On September 11, 2001, Al Qaeda operatives attacked civilian and military targets on US territory, causing thousands of deaths and billions of dollars in economic loss. On September 12, the United Nations Security Council unanimously adopted Resolution 1368 characterizing the attack by Al Qaeda as a "threat to international peace and security" and reiterating the right of states to use armed force in self-defense. NATO, for the first time in its history, invoked the obligation of collective self-defense under Article 5 of the NATO Treaty. On September 14, the US Congress passed the Authorization for the Use of Military Force, authorizing the president to use "all necessary and appropriate force against those nations, organizations, or persons he determines planned, authorized, committed, or aided the terrorist attacks." Terrorism, conceived until then as crime, was reconceived--as war.
Much of the debate on US counterterrorism policy has centered on the appropriate roles of the law of war and the criminal law in the detention of individuals engaged in armed attacks against the United States. In fact, however, neither "war" nor "crime," alone or in combination, provides an adequate conceptual or legal model for responding to the threat currently posed by al Qaeda and its affiliates. The following sections identify the scope and limits of the criminal law and the law of war for these purposes, and then present a legal framework for counterterrorism detention that both integrates and supplements the two.
The Merits and Limits of Counterterrorism Law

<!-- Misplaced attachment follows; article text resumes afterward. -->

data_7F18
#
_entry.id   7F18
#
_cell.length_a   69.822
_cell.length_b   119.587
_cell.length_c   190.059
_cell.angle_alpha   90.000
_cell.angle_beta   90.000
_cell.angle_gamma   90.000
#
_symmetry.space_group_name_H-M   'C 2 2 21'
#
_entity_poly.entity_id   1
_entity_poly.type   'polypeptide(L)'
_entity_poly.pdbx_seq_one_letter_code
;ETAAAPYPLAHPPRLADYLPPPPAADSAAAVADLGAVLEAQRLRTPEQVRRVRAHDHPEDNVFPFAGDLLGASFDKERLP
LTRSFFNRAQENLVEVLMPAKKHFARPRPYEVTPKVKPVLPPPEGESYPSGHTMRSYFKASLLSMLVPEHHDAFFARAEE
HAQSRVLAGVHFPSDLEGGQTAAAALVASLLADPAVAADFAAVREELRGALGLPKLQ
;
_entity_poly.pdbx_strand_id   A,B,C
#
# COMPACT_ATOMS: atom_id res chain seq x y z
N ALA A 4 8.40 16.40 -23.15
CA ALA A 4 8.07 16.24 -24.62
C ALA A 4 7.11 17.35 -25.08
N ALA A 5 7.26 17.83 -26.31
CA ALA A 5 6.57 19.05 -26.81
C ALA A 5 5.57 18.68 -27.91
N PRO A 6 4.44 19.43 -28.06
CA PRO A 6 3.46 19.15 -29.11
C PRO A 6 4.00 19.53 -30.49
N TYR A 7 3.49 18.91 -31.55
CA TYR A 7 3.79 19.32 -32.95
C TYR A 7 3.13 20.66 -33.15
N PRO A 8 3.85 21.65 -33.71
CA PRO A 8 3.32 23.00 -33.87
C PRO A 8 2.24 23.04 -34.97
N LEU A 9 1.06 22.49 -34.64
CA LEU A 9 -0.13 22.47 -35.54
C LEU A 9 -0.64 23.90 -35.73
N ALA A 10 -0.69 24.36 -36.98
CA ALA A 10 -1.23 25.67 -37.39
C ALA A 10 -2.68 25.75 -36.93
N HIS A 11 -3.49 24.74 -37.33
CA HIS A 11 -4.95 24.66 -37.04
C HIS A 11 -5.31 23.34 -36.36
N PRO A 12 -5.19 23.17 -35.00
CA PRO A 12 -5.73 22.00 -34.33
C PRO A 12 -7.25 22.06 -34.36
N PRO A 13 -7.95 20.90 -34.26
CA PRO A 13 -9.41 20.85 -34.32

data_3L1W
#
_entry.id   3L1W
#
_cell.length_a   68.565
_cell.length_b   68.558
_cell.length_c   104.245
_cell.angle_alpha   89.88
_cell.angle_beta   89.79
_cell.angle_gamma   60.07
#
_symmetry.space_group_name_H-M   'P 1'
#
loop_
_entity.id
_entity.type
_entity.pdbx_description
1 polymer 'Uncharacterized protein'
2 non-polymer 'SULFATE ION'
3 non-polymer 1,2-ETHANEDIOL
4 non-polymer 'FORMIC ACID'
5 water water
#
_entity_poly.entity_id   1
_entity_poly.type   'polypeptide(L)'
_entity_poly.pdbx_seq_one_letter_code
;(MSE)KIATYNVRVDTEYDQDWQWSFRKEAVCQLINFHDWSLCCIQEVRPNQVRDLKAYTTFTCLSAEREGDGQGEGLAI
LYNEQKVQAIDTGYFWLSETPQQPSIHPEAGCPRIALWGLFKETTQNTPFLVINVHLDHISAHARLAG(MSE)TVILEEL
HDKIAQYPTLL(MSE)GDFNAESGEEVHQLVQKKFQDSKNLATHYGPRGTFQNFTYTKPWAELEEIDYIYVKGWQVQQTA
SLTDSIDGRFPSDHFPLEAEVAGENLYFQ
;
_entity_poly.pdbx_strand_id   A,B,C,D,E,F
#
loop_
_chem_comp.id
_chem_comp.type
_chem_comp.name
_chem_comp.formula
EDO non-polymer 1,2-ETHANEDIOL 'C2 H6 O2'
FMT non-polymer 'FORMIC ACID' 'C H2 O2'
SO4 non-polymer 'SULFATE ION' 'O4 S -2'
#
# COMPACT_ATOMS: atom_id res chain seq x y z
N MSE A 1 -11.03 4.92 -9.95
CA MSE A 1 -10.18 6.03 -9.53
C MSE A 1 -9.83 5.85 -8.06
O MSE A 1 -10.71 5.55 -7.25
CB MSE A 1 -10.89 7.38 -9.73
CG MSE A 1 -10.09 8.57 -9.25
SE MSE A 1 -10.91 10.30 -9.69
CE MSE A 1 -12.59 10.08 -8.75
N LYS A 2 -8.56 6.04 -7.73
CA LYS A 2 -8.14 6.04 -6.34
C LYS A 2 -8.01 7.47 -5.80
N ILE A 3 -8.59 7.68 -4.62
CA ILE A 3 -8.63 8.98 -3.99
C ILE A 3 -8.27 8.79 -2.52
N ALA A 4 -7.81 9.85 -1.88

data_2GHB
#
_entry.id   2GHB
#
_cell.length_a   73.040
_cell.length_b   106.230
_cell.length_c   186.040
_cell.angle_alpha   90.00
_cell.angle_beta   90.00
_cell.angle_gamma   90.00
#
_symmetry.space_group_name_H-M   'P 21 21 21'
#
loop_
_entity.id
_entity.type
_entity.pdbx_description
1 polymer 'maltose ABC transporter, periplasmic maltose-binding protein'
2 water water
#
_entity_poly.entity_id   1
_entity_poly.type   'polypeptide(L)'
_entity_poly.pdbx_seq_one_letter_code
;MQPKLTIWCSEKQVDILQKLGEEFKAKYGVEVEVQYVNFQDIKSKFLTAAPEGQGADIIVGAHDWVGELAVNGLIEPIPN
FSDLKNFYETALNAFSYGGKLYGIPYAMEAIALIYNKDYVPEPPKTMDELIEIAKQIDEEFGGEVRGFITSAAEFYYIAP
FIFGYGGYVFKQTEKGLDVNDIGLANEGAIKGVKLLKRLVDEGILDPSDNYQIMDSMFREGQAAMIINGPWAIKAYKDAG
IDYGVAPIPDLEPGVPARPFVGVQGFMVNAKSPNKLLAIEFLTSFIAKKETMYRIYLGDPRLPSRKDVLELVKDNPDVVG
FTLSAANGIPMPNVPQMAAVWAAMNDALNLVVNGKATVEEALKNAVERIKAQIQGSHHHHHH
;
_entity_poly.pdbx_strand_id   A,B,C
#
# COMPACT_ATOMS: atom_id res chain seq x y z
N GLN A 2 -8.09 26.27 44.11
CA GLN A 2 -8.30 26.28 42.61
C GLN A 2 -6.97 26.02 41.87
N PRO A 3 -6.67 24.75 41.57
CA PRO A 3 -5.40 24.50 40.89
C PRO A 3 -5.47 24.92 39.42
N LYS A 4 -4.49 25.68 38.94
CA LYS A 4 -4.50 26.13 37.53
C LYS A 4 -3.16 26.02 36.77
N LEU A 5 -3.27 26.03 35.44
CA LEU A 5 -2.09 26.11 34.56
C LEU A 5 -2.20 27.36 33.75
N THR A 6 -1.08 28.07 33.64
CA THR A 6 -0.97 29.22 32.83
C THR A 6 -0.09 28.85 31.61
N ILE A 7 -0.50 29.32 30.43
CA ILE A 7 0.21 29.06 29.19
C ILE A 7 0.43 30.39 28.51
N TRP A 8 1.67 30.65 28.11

Criminal justice is the appropriate legal vehicle for handling the bulk of terrorist activity. The criminal law is not, however, the appropriate mechanism for preventing the most serious forms of terrorist attack, those that threaten cataclysmic harm. A grounding premise of the criminal law is that a society can tolerate some rate of serious crime. There is, however, no tolerable rate of the most serious forms of terrorism, which may include catastrophic nuclear, biological, or chemical attack, or a concerted series of conventional attacks that is cumulatively catastrophic. Counterterrorism directed to the prevention of high-magnitude terrorist attacks rests on a set of assumptions critically different from those of the criminal law. The question is one of the grounding premises of the enterprise. While a Justice Department official might speak proudly of "the low rate of crime last year," he would not speak proudly of the "low rate of nuclear attack"--unless it were zero.
Well known evidentiary and procedural problems limit the value of prosecution for counterterrorism. But the most fundamental problem--unpleasant to articulate--is the standard of proof. Criminal conviction requires proof beyond a reasonable doubt. That standard should not be eroded. Nor, however, should it be applied to the prevention of high-magnitude terrorism. Is it really smart to release an individual shown by "clear and convincing evidence" (the standard, one step below "reasonable doubt" used in civil cases) to have attempted a nuclear attack or a release of smallpox virus? If the answer is no, then criminal law is not the right tool for preventing catastrophic terrorism. This incompatibility should not be taken to mean that criminal justice is an inappropriate tool for counterterrorism. Terrorism is not monolithic. Only its most virulent forms warrant a departure--an inevitably costly departure--from the balance struck, and the safeguards afforded, by the criminal justice system.
The law of war cannot rescue us here. Law of war is comprised of "jus ad bellum," governing resort to the use of force, and "jus in bello," governing conduct in the use of force, Jus ad bellum clearly permits the use of force by a state in responding to armed attack by a transnational, private actor such as Al Qaeda. But jus in bello offers no definition of the category of individuals subject to such detention, and specifies no procedures for their identification. …